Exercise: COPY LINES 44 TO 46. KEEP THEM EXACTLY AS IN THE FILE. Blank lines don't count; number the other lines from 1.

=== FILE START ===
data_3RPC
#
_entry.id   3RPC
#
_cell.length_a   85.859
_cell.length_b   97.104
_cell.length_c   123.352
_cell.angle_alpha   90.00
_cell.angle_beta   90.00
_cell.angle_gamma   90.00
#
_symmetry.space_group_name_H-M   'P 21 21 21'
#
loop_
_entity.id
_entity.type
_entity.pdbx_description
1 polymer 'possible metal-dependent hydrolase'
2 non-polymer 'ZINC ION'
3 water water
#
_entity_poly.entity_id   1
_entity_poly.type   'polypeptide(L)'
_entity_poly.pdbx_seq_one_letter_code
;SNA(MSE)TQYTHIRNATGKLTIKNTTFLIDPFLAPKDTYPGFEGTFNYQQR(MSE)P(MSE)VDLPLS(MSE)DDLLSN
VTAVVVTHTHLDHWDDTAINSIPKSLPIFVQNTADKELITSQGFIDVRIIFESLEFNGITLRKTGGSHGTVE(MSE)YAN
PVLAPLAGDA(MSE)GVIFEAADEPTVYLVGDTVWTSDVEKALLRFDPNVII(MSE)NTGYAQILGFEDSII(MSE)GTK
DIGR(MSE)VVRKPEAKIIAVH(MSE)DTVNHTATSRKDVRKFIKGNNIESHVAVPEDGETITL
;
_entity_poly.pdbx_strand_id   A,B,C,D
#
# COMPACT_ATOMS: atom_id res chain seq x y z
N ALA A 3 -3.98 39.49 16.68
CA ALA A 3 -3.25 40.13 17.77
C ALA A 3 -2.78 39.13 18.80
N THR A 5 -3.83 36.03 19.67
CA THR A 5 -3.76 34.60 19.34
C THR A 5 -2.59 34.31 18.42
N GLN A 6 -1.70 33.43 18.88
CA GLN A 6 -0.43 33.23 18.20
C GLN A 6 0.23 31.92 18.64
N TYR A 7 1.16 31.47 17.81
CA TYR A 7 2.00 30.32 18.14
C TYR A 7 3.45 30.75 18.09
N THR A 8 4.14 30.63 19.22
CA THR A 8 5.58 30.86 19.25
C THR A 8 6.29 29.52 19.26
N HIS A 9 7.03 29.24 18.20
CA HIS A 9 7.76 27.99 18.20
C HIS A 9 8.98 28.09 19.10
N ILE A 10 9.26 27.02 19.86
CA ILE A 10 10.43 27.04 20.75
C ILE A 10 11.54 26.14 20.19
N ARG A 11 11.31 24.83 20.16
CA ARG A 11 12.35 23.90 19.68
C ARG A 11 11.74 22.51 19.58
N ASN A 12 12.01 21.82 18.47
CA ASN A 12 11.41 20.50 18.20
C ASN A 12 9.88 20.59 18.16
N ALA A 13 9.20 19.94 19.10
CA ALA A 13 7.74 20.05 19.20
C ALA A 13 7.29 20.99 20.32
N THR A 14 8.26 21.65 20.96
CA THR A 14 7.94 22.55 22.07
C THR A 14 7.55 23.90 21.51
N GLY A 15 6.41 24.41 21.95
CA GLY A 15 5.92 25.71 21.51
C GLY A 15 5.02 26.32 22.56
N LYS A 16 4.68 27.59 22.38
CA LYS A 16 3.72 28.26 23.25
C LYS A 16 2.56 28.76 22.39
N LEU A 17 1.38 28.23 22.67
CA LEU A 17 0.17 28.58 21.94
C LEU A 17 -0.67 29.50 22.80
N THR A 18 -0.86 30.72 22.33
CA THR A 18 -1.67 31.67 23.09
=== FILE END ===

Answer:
C TYR A 7 3.45 30.75 18.09
N THR A 8 4.14 30.63 19.22
CA THR A 8 5.58 30.86 19.25